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Easy access to 'in home' end of life care

It is now easier than ever for Tasmanians to die at home surrounded by family and friends, supported by experienced multi-disciplinary teams, thanks to hospice@Home.
A screenshot of the new hospice@Home website which will make it easy for the community and carers of people approaching the end of life to find services.
A screenshot of the new hospice@Home website which will make it easy for the community and carers of people approaching the end of life to find services.

hospice@Home, operated statewide by The District Nurses, has been helping terminally ill people since the start of the year with great success.

To increase its presence, The District Nurses recently launched a new website, hospice@Home, as well as an advertising campaign to make it easy for the community and carers of people approaching the end of life to find the service.

The District Nurses chief executive, Kim Macgowan, says the organisation has been operating hospice@Home across all Tasmanian regions since its launch, but getting the message across that the service is available is now the major challenge.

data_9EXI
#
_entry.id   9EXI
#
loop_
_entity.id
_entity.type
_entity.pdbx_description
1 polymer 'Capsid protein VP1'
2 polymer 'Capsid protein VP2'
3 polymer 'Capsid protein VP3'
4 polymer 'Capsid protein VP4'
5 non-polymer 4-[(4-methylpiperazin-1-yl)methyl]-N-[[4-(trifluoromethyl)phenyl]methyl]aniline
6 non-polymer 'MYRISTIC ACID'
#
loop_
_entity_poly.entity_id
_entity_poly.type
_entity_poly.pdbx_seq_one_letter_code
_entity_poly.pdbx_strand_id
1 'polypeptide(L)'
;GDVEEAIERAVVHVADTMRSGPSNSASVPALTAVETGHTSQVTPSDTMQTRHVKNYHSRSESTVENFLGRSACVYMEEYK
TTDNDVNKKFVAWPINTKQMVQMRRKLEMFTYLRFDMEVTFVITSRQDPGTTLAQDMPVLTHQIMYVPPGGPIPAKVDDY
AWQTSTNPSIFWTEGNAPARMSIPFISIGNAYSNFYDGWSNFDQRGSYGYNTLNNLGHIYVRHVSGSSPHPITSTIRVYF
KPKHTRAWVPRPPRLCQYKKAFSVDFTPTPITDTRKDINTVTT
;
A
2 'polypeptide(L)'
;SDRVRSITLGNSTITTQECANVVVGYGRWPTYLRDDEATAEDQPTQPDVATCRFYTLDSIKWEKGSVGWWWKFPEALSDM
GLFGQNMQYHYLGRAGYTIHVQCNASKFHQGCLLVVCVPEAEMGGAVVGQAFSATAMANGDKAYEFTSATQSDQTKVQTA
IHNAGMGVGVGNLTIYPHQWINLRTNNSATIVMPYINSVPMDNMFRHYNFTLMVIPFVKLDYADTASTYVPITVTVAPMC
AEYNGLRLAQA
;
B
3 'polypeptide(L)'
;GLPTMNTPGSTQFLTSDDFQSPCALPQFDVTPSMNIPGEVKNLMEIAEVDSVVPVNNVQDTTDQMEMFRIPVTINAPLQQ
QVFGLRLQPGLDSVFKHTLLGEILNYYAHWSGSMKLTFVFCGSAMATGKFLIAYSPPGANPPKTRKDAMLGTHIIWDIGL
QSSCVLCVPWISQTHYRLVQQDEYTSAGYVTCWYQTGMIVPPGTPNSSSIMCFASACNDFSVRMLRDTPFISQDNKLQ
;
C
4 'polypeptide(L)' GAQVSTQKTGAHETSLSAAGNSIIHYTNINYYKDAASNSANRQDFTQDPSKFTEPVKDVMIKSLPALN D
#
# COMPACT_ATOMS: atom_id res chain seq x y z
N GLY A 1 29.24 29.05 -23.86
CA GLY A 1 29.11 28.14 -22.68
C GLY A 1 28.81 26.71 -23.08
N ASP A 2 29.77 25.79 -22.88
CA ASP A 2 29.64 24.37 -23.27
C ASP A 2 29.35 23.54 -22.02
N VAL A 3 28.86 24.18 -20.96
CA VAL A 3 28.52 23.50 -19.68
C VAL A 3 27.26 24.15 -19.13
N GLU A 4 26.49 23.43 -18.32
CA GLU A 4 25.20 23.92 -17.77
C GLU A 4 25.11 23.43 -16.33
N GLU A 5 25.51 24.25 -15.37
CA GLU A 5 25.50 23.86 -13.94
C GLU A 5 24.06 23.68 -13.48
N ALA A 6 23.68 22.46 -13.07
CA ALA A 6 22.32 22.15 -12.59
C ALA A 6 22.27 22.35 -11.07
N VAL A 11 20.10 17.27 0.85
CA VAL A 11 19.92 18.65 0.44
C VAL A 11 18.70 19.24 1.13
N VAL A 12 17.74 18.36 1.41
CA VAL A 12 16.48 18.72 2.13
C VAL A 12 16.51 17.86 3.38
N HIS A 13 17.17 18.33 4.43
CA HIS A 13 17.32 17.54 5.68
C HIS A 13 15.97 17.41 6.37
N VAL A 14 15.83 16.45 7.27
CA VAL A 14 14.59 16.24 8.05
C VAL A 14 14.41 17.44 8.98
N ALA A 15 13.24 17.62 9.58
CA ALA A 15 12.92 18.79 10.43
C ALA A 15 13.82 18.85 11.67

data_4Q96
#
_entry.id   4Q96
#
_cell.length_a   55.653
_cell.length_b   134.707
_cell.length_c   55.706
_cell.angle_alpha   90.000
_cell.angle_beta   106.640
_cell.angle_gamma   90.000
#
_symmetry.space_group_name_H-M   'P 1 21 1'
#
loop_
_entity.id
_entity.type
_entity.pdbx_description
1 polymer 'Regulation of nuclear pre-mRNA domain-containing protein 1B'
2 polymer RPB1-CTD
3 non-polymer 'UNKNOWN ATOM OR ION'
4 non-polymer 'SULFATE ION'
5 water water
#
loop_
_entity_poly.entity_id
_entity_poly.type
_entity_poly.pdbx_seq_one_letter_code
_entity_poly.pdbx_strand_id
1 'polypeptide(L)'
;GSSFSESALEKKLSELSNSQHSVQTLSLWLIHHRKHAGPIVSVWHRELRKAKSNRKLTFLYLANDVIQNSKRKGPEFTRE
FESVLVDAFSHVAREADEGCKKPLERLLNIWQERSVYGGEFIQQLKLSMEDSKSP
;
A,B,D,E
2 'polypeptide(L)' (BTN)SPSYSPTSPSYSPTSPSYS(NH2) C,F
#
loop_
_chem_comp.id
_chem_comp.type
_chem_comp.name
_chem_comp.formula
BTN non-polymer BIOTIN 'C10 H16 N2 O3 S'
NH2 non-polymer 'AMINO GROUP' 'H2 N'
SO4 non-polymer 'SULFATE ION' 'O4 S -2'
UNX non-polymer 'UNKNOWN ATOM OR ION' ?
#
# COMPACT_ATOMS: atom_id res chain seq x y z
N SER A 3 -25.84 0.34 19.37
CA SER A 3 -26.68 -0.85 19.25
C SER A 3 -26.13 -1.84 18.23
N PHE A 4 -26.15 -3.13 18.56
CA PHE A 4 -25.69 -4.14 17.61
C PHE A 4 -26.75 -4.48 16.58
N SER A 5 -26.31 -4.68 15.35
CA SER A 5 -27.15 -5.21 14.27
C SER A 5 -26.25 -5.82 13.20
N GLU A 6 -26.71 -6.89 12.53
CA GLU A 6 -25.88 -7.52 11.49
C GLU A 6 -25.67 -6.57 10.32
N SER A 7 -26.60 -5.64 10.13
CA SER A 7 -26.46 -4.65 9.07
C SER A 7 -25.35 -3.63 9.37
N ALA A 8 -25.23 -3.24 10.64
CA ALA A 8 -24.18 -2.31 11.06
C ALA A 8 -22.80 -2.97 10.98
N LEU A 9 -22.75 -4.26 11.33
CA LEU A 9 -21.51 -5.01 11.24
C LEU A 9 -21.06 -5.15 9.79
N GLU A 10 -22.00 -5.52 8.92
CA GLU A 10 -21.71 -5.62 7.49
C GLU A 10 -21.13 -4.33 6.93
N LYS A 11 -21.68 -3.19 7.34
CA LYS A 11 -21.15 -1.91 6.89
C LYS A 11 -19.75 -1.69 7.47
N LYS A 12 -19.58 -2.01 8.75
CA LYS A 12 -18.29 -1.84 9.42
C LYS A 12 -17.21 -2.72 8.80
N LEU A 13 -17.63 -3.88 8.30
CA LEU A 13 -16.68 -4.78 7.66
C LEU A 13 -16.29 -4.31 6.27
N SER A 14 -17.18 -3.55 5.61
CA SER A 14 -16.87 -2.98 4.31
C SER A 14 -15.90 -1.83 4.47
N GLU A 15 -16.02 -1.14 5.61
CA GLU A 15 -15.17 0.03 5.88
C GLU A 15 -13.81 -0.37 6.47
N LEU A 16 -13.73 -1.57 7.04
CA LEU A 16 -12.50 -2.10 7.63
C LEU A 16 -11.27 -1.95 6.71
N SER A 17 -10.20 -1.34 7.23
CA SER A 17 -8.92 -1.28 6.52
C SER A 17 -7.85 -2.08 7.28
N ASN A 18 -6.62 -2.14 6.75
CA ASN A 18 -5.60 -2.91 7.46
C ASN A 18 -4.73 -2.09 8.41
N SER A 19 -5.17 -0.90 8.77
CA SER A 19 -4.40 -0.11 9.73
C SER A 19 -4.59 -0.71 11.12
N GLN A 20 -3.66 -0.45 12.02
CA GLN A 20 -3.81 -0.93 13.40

“hospice@Home has been a huge success with over five hundred and thirty families using in- home, patient-centred palliative care during the end of life process since January 2014,” Ms Macgowan says.

“We have noticed however, that while there are a large number of people using the service, many families have not been aware of it and so we are now concentrating on communicating the benefits of hospice@Home for all Tasmanians.

“We want to make people aware that for the first time it’s easy to stay in your home surrounded by family and friends as the end of life approaches," she says.

There are many benefits for Tasmania from hospice@Home, including families and patients being fully supported and the opportunity for hospital avoidance which frees up hospital beds for Tasmanians.

Mrs Macgowan claims Tasmania has many challenges that impact on the way healthcare is delivered. The state is highly regionalised, with 70% classified as rural and remote, and 50% of the population living in small rural communities.

“With a dispersed population, providing in home palliative care makes sense, it allows patients to stay close to their family, friends and communities, lessening the need for travel at a most difficult time.” Mrs Macgowan says.

The federal government is providing The District Nurses with $35.26 million over three years to deliver 2,000 packages of community based palliative care through hospice@Home.

Visit the hospice@Home website.

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